Film and Comic Strip

Zozor ruine la réputation de sa famille (He Ruins His Family’s Reputation)
R: Émile Cohl. B: George McManus (comic strip ‘The Newlyweds’). P: Eclair American. USA 1912
Print: La cinémathèque française

“And now our funny little friend, Snookums, has started real trouble for his poor Dada. A few of the neighbors and Dada were having a nice quiet little game when the door-bell rang and when Snookums’ beautiful mother went to the door, she found the minister. Well, the “gang” made a hurried attempt to hide things, and the chips, cards, etc., were stuffed under the couch, before the Reverend Sir was admitted. Dada and his friends then tried to keep the minister’s attention concentrated on other things, and planned to get rid of him before he suspected anything. But poor little Snookums was rather inquisitive about this hurried hiding of those nice little chips and so he secured the minister’s hat and proceeded to dig out the chips from under the couch and fill the hat with them. When the minister finally decided to go, to the great relief of everyone, the big scandal came out. When he lifted his high hat to place it on his head, there was a shower of little white, blue and red “chips” …”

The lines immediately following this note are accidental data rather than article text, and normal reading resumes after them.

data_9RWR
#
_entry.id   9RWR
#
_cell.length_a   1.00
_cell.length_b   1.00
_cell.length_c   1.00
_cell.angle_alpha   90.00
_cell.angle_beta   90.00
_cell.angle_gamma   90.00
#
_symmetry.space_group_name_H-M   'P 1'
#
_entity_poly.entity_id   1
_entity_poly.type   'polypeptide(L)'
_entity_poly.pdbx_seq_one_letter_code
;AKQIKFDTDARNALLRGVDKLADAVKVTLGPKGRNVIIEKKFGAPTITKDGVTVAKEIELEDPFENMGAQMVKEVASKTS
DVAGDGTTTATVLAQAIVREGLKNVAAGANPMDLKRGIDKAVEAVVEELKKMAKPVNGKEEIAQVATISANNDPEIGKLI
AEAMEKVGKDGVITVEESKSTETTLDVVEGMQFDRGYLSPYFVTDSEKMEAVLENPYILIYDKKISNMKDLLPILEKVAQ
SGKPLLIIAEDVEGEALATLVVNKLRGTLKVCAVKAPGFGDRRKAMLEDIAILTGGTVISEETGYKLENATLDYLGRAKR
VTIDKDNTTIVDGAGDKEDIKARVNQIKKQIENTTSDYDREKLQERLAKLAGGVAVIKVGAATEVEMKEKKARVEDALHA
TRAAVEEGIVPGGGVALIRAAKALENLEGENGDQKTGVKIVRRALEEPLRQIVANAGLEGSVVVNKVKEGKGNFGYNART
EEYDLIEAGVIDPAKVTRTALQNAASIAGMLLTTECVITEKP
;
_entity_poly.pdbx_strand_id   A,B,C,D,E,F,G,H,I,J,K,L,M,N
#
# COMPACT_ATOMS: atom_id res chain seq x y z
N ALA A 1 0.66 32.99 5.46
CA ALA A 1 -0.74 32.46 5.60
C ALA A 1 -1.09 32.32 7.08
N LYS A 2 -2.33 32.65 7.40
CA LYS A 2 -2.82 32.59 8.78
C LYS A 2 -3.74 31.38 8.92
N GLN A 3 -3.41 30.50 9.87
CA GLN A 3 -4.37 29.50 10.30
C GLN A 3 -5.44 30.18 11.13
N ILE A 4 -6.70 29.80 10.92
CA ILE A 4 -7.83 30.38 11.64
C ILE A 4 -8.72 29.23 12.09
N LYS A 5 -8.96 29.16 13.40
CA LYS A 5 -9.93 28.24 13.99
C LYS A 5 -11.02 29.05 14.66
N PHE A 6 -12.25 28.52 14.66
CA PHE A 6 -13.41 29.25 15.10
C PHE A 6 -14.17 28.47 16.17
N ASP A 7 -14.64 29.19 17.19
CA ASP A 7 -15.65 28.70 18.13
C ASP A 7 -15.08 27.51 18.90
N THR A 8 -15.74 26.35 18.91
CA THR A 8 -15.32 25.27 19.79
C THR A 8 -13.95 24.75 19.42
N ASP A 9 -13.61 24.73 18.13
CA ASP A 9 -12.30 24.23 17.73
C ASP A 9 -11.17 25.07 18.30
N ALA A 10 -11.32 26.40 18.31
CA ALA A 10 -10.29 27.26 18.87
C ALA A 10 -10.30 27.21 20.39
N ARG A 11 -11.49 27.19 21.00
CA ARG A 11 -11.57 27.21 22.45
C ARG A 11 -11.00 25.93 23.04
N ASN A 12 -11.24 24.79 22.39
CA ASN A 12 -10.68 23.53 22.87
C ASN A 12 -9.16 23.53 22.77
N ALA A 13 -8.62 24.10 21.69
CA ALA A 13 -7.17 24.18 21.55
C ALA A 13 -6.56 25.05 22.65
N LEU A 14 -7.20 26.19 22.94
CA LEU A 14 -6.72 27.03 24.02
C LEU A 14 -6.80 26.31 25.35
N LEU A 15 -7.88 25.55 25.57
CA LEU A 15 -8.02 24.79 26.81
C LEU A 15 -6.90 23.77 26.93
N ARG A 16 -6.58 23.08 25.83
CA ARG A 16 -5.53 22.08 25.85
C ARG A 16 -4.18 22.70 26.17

Moving Picture World synopsis

Zozor ruine la réputation de sa famille (…) provides a glimpse into how some of Cohl‘s American animation sought to bridge his own disjointed fantasy with the more linear, narrative comic strip traditions of the United States market. (…) One of the most striking aspects in the film is the dominance of dialogue over motion. Many of the frames are nearly covered with words, as if a static frame from a McManus comic strip, while a animated motion comes in bits and pieces between the important statements. It is as if the blank space between comic strip panels were replaced by tiny, moving cartoons.”
Richard Neupert: French Animation History. John Wiley & Sons 2011

>>> Émile Cohl – the Pathé Period